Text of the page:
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  • Parker Slider book of the month

    Parker comments, often with wry humor, on the people and times around him, the thorny Middle East issues he dealt with, and the foreign and domestic potentates with whom he dealt.

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    At Poor Richard's General Store, we have all you need to show that you're a proud member of ADST Nation. As Poor Richard would say, "Wealth is not his that has it, but his that enjoys it."

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    Interested in learning more about our nation's diplomatic history? Visit our sister site, www.usdiplomacy.org!

The Bombing of U.S. Embassy Beirut — April 18, 1983

Beirut Security at the US EmbassyThe suicide bombing of the U.S. embassy in Beirut, Lebanon on April 18, 1983 was the deadliest attack on a U.S. diplomatic mission up to that point. The blast killed 63 people, 17 of whom were Americans. The attack led to the creation of the Bureau of Diplomatic Security (DS) and the Diplomatic Security Service.  Ambassador to Lebanon Robert S. Dillon recounts the explosion, the Hezbollah terrorists, the issues with embassy security, and how the attack changed his life. 

Read more Moments in Diplomatic History.

James A. Baker III — The Velvet Hammer

Baker, JamesJames A. Baker served as the Secretary of State during the Presidency of George H.W. Bush from 1989 to 1992, a period that included such events as the collapse of the Soviet Union, the First Gulf War, and renewed Arab-Israeli peace talks. Remembered as a skilled diplomat and negotiator, Secretary Baker will be given the Ralph Bunche Award for Diplomatic Excellence for his many contributions to foreign policy at ADST’s biennial gala dinner in May 2014 .

Read about other Fascinating Figures


Inside Foggy Bottom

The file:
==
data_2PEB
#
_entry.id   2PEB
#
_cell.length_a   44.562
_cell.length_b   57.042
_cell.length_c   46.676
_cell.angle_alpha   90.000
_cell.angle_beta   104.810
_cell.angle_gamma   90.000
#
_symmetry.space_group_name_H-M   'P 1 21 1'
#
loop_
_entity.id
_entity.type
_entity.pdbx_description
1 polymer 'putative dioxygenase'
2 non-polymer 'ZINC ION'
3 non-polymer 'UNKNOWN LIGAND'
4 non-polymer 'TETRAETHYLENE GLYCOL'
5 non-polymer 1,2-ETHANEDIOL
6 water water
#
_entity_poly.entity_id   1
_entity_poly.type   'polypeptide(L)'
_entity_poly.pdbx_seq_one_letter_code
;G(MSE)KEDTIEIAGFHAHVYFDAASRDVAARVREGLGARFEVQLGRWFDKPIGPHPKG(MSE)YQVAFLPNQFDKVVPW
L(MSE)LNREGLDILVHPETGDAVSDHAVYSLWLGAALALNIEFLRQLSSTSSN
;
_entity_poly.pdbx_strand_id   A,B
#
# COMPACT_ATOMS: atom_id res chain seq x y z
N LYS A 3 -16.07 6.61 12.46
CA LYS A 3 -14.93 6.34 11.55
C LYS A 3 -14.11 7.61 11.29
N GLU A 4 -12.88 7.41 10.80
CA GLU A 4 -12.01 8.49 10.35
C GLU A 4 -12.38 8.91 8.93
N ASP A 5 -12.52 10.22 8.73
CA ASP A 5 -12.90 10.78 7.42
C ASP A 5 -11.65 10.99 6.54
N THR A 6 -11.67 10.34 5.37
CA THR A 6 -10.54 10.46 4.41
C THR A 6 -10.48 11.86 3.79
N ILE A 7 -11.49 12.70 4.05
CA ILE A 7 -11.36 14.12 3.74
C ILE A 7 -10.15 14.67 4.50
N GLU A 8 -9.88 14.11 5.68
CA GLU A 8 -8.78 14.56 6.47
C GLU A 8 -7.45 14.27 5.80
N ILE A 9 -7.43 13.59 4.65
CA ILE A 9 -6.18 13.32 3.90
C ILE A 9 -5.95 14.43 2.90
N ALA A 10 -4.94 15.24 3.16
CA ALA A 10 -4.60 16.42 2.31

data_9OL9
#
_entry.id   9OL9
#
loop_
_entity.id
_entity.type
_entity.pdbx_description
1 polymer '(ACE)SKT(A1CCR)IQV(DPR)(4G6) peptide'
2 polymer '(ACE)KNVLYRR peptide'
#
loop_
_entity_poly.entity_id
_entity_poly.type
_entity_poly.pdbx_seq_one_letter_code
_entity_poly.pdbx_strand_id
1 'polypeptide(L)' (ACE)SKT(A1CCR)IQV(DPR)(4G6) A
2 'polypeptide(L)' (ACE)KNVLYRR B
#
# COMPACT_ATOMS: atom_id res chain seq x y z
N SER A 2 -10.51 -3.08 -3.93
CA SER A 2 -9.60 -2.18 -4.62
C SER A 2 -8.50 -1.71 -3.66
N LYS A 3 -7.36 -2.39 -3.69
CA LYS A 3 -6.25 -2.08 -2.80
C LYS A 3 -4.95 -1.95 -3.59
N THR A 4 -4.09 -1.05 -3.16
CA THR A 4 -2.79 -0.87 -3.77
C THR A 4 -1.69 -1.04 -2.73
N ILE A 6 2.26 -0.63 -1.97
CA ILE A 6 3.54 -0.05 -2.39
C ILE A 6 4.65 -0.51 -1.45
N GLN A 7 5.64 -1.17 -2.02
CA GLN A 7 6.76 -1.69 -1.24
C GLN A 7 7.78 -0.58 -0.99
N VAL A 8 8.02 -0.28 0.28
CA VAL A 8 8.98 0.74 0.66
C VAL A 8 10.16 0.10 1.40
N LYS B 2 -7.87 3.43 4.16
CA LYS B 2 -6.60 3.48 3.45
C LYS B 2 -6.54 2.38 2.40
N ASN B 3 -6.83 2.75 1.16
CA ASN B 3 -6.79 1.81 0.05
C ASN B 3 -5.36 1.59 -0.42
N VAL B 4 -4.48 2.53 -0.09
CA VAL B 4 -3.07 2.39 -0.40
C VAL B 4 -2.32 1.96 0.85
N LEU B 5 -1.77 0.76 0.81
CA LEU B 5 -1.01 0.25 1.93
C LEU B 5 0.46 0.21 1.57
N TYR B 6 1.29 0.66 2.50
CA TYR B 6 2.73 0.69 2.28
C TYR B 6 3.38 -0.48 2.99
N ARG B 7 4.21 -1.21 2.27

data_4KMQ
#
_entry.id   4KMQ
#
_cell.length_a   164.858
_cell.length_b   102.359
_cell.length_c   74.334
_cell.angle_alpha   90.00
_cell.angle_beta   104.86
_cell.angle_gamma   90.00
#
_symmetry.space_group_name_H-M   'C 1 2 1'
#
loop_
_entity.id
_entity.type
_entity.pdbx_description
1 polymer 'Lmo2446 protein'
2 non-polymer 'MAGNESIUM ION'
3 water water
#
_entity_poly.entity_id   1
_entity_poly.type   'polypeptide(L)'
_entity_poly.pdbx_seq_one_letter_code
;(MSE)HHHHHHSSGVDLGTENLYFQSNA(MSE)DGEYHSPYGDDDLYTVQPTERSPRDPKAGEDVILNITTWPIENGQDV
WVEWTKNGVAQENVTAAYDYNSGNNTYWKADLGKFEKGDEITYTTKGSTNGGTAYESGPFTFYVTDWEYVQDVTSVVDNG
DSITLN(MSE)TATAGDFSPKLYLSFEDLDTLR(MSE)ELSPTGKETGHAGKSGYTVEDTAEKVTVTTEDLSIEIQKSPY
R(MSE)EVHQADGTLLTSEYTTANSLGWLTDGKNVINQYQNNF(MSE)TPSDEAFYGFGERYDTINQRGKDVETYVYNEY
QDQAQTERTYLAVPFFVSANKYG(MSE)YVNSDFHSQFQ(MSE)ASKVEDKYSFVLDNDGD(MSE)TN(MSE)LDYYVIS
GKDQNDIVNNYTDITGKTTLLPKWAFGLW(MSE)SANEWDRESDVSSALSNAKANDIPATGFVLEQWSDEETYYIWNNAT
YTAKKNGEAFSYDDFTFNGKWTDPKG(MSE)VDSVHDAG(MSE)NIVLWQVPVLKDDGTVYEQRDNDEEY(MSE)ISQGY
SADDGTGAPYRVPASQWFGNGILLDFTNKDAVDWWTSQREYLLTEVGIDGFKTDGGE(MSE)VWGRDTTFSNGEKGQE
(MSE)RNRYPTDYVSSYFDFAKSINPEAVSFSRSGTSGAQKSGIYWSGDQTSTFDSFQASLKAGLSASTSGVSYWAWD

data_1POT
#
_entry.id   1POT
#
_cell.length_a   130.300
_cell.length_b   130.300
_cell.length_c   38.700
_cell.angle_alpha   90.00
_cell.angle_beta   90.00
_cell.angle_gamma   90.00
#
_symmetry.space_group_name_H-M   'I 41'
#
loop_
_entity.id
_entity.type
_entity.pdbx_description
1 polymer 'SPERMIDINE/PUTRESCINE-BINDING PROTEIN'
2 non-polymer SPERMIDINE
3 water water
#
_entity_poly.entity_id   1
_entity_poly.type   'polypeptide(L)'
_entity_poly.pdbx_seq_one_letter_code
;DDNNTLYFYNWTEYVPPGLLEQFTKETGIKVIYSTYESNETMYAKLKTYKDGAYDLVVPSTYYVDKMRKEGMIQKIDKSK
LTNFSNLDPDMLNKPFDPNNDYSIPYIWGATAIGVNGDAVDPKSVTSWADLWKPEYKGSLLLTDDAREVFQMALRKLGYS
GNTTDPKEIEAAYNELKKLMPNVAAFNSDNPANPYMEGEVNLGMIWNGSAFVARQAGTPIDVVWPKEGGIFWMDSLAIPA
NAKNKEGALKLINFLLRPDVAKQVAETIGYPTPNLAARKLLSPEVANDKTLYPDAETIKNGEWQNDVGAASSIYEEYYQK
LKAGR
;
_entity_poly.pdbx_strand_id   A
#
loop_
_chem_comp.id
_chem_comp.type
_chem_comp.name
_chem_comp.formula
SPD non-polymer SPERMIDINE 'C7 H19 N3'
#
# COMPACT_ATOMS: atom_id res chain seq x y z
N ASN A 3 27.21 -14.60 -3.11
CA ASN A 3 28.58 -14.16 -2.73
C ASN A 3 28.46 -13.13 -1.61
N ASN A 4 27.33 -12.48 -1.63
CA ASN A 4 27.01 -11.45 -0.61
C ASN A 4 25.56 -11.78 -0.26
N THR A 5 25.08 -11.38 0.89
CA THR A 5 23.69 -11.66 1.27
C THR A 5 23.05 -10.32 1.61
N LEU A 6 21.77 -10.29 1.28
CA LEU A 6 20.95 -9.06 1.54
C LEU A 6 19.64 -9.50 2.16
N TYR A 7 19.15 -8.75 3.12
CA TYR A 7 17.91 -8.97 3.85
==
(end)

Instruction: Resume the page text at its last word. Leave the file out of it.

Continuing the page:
hall of flagsFoggy Bottom, so called because its location alongside the Potomac made it susceptible to dense concentrations of fog and industrial smoke, refers not only to that neighborhood of Washington, DC, but also to the State Department itself. (Some would say that moniker is all-too appropriate.) In this feature, we will try to dispel that fog and smoke and cast light on some of the lesser known aspects of the State Department and diplomatic history. 

Top Ten Things You Learn From a Hostage Situation

Sometimes it just ain’t easy working for the State Department

 

 

The Stump

stump photoThe Stump is an online forum to encourage creativity and discussion on issues regarding the State Department and foreign policy. The views expressed should not be considered official statements of the U.S. government or the Association for Diplomatic Studies and Training.



ADST

ben_cool (2)The Association for Diplomatic Studies and Training (ADST) is an independent nonprofit organization founded in 1986. Located at the State Department’s George P. Shultz National Foreign Affairs Training Center in Arlington, Virginia, ADST advances understanding of American diplomacy and supports training of foreign affairs personnel through a variety of programs and activities.

Over the past quarter century ADST has conducted more than 1800 oral histories, which are also posted on the Library of Congress website, with more to come. Interviewees include such fascinating people as Prudence Bushnell, who describes her harrowing experiences during the bombing of U.S. Embassy Nairobi, Julia Child, Philip Habib, Dean Rusk, George Ball, Kathleen Turner, and many others. Excerpts from our oral history collections highlight the horrifying, the thought-provoking, and the absurd. In other words, they reflect the reality of diplomacy, warts and all.

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